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Name: Chinasa Aneke

Date: January 29, 2015


Course: Chemistry 0130
Section Number: 509
Instructors Name: Fozia Madhany
Research Topic: Artificial Sweeteners

Annotated Bibliography
Health Canada. (2010). Sugar substitutes. Retrieved January 24, 2015, from http://www.hcsc.gc .ca /fn-an/securit/addit/sweeten-edulcor/index-eng.php
This webpage informs Canadians about the safety, regulatory status, manufacture,
and uses of artificial sweeteners. The evidence of the safety of these sweeteners is
based on scientific studies and research. The content is composed by Health
Canada, a healthcare department of the Federal Government. This source
mentions why certain sugar substitutes (artificial sweeteners) are considered to be
detrimental to the body.
Generally, the content of this webpage supports the idea that artificial sweeteners
do not cause harm to the body. Although, studies disclose that some sweeteners
can cause cancer. Consequently, the use of those sweeteners was limited. This
source is useful because it provides meaningful, accurate information concerning
the safety and legitimate approval of the use of artificial sweeteners. It relates to
my larger topic because it answers my questions regarding the safety status of
artificial sweeteners on the human body by stating that the intake of certain
sweeteners is harmless. However, the source does not indicate whether or not the
consumption of sugar substitutes have a harmful effect on diabetic or obese
people. Nevertheless, this website is reliable because its informative, unbiased
and supported by evidence through research performed by Health Canada
scientists.

Mercola, J. M. (2014). How artificial sweeteners confuse your body into storing fat and inducing
diabetes. Retrieved January 25, 2015, from http://articles.mercola.com/sites/articles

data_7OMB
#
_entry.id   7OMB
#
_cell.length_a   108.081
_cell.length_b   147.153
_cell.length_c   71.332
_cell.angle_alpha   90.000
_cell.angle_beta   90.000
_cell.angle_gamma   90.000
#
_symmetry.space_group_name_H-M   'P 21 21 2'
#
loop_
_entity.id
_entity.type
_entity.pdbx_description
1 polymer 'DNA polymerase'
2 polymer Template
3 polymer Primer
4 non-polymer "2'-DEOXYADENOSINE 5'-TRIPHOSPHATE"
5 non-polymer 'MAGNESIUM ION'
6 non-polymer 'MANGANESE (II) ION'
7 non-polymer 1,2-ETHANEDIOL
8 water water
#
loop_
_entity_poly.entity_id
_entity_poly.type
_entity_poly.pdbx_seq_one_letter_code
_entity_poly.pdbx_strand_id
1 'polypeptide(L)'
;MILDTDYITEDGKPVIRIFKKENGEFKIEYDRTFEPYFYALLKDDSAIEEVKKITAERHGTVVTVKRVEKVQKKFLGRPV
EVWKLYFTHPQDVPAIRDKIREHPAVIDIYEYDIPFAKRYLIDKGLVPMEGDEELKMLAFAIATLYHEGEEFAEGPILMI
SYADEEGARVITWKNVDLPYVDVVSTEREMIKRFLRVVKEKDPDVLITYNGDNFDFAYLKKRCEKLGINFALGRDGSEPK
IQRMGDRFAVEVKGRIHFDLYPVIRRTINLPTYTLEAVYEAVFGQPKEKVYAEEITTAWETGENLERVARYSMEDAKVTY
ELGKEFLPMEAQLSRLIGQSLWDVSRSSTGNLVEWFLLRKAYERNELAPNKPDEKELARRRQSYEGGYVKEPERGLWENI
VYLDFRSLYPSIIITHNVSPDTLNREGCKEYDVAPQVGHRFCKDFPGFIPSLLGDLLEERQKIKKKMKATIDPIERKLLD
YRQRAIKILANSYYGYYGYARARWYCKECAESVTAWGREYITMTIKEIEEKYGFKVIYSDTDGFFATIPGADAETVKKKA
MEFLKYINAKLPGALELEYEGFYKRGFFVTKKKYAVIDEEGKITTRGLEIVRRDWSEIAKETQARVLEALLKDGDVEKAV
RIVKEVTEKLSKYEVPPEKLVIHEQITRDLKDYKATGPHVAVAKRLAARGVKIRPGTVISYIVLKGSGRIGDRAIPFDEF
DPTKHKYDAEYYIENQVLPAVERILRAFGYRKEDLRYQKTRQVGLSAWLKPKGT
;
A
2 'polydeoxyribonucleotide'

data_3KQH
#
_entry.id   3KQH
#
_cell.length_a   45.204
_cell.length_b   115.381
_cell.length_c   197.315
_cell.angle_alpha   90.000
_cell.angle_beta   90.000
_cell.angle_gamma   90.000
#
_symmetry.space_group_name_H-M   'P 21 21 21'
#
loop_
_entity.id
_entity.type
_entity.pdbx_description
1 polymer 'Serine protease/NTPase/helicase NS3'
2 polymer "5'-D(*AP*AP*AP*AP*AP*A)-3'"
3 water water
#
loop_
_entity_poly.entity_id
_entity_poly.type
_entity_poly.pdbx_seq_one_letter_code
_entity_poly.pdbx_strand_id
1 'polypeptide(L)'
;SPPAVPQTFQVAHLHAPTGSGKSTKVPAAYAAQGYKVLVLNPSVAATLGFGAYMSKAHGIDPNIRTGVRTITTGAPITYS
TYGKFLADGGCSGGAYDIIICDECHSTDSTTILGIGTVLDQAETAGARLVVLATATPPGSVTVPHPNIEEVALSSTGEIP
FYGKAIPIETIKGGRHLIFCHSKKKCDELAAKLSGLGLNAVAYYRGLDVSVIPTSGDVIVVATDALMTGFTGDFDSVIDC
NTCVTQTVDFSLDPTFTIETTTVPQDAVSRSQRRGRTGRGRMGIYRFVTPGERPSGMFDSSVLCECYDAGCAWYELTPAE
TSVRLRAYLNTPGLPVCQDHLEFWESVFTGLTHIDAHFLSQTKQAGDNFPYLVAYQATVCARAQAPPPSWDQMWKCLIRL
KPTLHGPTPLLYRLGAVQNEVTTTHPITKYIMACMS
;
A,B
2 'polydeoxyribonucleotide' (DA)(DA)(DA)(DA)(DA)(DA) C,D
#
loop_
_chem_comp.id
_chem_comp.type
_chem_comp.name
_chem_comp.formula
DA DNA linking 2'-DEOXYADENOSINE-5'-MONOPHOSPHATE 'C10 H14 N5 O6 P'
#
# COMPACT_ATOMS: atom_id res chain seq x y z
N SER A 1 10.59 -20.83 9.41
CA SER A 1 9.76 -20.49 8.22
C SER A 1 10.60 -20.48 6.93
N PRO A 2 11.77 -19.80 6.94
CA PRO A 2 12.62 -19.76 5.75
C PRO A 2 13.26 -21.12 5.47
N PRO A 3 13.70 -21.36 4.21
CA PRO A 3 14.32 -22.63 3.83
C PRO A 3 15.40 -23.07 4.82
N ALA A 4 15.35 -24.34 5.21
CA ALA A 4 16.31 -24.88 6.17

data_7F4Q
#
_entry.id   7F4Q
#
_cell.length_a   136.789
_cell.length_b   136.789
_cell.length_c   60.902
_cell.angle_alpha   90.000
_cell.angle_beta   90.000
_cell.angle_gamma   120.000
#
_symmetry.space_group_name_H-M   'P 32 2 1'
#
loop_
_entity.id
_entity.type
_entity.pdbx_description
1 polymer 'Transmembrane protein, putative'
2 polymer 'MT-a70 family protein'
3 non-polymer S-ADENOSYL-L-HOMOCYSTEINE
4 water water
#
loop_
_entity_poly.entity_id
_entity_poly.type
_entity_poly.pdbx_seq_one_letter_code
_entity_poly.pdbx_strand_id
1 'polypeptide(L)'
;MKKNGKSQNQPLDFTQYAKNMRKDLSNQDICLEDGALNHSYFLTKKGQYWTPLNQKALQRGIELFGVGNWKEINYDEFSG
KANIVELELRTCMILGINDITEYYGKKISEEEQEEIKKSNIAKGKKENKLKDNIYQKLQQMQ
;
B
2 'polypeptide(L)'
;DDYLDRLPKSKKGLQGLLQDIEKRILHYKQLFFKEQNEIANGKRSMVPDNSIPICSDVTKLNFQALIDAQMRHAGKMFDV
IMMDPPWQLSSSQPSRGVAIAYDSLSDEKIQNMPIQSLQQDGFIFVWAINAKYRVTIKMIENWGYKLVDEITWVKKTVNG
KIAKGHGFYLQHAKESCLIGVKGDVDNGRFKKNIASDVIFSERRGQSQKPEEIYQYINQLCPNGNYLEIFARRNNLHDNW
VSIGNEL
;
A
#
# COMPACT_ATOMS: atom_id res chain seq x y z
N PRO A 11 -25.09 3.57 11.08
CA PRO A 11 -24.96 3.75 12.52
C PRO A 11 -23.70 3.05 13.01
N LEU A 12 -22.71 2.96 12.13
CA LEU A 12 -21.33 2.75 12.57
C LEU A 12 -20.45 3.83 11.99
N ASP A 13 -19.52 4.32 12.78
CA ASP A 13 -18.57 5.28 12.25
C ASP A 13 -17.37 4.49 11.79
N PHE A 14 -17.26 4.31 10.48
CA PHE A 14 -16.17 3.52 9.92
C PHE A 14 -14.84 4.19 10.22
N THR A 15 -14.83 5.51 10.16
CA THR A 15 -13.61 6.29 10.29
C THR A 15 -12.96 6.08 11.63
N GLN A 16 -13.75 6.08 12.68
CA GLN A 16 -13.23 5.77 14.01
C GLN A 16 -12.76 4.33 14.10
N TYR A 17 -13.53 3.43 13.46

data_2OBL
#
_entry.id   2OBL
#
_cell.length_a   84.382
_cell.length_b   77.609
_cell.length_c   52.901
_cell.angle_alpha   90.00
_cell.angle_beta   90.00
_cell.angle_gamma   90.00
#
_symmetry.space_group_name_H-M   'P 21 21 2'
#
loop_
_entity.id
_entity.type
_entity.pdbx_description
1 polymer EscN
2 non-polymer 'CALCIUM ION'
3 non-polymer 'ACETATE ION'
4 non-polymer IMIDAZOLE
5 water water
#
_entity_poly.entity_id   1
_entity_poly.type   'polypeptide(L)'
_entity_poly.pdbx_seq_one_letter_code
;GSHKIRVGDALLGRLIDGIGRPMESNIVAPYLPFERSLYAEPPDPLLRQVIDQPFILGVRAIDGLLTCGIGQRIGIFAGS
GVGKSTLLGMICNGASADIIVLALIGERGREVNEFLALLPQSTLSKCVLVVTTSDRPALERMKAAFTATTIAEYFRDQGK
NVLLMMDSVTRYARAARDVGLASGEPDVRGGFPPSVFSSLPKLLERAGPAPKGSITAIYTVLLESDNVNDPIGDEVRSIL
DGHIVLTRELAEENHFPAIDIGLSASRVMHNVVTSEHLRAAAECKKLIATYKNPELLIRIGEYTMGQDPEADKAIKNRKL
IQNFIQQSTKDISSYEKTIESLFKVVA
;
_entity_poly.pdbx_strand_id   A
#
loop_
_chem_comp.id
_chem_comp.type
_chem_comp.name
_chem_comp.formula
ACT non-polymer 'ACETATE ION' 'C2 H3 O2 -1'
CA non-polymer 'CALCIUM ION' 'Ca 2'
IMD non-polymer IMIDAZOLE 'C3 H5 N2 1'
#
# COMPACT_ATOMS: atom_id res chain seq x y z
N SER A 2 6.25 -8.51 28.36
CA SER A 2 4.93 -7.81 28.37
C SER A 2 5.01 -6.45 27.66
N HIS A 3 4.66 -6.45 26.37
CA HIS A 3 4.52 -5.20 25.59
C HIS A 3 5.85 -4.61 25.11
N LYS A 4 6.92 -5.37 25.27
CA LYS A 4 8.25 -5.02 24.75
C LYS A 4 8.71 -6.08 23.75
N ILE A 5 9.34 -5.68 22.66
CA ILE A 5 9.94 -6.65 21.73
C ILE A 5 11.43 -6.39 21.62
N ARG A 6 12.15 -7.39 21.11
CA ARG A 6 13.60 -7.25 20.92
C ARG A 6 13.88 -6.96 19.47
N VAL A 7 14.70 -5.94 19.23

/archive /2014/12/23/artificial-sweeteners-confuse-body.aspx
This content is written by Dr. Mercola, an osteopathic physician who is involved
in the healthcare industry, to inform the public about the potential danger of
artificial sweeteners. This source argues the idea that artificial sweeteners dont
cause any harm to the body, therefore it contradicts my other two sources. Recent
research published in several journals reveals that artificial sweeteners stimulate
the body to gain weight and elevate blood sugar levels, causing a health risk to
diabetic and non-diabetic people.
This source is useful because the information provided can improve ones health.
It relates to my larger topic through the facts presented regarding the effects of
artificial sweeteners on the body. This source is credible because it is composed
by a reliable doctor. Its also informative and current which implies that its
information is likely to be accurate since it is up to date.
von Rymon Lipinski, G.-W. (2000). Sweeteners. In G. Bellussi et al. (Eds.), Ullmanns
encyclopedia of industrial chemistry (7th ed.). Retrieved from http://onlinelibrary.wiley
.com /doi/10.1002/14356007.a26_023/full
This encyclopedia article is targeted to individuals with a university level
knowledge of chemistry. The author is Professor Gert-Wolfhard von Rymon
Lipinski, a professor in the field of Food Sciences at the Johann Wolfgang Goethe
University in Frankfurt, Germany; he is also an expert in the field of sweeteners.
He was the chairman of the scientific department of the International Sweeteners

Association, and he has also published books with several authors. The entrys
content includes the production, uses, toxicology, legislation, safety, advantages
and disadvantages of all the sweeteners. The author raises public awareness about
low calorie sweeteners and outlines that artificial sweeteners can contribute to a
healthy diet. The primary points most essential to my topic are the safety,
toxicology, and legislation of artificial sweeteners.
This topic relates to chemistry in the sense that sweeteners are low calorie
chemicals containing molecules that create a sweet taste when consumed. This
source answers the research question by providing quality information stating that
sugar substitutes (artificial sweeteners) do not have detrimental effects on diabetic
or obese people, as long as the consumption of these sweeteners are in
moderation. This source is trustworthy because the author is an expert in the field
and research has been performed to support the idea that moderate intake of
artificial sweeteners is safe.